Nerves and the Digestive System
The Autonomic Nervous System includes the Sympathetic Nervous System (SNS) and the Parasympathetic Nervous System (PNS). The SNS is responsible for the Flight or Fight response of the body. When we get scared, the SNS increases our heart rate and provides energy to our muscles in preparation for action. In order to provide more energy to the heart, lungs and muscle, it inhibits (slows or stops) digestion by directing blood flow away from the digestive tract. The PNS is responsible for stimulating digestion by increasing blood flow to the digestive tract. The PNS stimulates salivary gland secretion and increases peristalsis. This increases the digestion of food and absorption of nutrients.
The ANS controls digestive functions such as: secretion of saliva from the salivary glands, peristalsis to move food along the digestive tract, gastric acid production in the stomach, sphincter open and closing, hormone release from glands in the digestive system, and the storing energy in the form of fat.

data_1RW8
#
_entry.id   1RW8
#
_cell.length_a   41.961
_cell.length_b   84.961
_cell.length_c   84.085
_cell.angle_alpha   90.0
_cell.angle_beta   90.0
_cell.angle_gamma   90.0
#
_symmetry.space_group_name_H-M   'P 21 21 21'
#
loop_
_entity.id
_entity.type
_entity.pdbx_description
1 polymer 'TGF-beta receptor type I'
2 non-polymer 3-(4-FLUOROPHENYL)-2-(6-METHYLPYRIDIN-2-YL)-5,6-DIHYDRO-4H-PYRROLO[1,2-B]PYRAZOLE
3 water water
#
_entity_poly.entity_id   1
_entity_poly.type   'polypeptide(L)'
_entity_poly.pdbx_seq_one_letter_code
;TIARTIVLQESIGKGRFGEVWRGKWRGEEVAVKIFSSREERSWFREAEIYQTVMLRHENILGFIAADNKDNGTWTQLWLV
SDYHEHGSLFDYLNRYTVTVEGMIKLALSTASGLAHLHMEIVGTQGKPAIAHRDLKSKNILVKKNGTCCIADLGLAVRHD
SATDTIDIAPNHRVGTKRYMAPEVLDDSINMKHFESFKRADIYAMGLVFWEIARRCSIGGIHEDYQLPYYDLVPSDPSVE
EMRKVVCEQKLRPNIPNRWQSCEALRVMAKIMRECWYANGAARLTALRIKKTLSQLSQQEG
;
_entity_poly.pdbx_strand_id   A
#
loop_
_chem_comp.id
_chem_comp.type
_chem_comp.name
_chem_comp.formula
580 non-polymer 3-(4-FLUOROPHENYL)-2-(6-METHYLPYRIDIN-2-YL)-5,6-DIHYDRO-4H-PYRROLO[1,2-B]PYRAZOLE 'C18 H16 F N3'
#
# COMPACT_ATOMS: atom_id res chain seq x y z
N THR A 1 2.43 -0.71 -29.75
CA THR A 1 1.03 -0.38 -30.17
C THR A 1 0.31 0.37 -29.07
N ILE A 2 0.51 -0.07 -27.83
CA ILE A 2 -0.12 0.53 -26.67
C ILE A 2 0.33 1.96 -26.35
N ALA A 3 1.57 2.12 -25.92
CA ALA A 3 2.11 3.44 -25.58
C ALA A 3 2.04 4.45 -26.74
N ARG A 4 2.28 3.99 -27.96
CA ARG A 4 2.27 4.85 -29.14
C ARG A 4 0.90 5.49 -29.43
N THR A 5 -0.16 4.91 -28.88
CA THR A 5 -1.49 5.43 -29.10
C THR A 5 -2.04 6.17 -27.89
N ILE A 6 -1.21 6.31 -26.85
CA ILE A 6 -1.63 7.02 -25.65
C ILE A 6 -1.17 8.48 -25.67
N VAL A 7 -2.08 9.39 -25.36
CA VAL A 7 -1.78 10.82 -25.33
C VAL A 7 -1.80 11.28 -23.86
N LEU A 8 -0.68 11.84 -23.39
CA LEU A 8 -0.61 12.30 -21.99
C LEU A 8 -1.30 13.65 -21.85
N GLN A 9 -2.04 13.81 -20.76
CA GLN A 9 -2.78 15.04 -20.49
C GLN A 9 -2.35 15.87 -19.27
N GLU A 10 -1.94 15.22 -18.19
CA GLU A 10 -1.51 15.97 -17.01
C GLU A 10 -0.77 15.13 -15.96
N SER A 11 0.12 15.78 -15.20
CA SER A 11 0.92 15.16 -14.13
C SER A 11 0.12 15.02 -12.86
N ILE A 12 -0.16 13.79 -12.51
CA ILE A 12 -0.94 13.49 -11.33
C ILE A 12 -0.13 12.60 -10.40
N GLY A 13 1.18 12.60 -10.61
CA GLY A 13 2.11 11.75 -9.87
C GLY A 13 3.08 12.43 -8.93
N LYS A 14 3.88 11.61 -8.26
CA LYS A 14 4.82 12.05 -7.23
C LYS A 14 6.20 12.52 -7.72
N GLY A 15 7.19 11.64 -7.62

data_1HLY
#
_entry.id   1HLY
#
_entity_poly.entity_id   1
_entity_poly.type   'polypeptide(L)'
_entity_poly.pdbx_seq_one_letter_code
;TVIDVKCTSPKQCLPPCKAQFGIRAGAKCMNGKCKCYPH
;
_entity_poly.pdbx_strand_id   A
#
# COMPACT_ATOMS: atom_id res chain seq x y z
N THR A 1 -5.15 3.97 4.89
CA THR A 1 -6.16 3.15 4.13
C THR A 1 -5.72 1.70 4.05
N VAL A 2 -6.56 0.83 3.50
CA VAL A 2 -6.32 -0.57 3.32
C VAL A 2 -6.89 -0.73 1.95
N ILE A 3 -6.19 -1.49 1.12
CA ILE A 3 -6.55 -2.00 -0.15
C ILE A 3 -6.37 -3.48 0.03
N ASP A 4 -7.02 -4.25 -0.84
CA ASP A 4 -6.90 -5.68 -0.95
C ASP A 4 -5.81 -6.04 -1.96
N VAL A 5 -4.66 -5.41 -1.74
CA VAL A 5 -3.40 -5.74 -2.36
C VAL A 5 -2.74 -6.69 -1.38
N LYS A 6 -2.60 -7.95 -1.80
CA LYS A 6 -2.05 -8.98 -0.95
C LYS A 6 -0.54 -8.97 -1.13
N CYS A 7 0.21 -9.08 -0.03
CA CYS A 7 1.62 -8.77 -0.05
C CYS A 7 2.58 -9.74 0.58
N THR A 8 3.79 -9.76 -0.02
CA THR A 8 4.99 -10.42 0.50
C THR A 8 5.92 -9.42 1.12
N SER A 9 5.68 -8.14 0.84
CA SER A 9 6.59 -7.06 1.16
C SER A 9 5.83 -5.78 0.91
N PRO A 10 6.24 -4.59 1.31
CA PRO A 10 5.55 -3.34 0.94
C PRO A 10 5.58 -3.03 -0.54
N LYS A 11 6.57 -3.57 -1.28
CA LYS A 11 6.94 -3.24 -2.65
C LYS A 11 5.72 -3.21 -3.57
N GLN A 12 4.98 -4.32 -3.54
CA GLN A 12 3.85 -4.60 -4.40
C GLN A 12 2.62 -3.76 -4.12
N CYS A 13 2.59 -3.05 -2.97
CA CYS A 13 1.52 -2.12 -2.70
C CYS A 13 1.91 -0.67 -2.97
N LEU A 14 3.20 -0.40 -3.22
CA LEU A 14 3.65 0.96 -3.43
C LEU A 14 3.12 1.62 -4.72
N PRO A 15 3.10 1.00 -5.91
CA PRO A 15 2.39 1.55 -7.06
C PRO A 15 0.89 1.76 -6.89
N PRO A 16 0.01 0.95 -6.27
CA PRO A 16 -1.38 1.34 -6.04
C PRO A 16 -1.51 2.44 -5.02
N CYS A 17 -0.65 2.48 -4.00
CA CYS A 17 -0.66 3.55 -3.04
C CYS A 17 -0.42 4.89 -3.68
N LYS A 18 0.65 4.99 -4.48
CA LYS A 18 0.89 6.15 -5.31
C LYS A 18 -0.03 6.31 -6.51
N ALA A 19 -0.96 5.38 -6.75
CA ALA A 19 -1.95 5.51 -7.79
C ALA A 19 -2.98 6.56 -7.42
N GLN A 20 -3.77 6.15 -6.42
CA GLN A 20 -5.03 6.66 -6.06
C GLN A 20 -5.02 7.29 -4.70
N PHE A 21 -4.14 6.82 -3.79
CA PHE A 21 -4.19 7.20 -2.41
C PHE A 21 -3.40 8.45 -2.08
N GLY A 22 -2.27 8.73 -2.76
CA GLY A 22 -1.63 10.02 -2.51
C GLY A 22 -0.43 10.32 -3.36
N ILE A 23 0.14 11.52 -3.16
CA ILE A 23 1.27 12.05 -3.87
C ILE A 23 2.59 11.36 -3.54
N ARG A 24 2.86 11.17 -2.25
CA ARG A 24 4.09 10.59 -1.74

Two types of nerves help control the action of the digestive system. Extrinsic nerves controlled by the brain cause muscle contractions that push food along the digestive tract. They also cause the stomach and pancreas to produce more digestive juice. Intrinsic nerves within the walls of the esophagus, stomach, small intestine, and large intestine react when their walls are stretched by food. They cause the release of substances that speed up or slow down the movement of food, and the production of juices, by the digestive organs.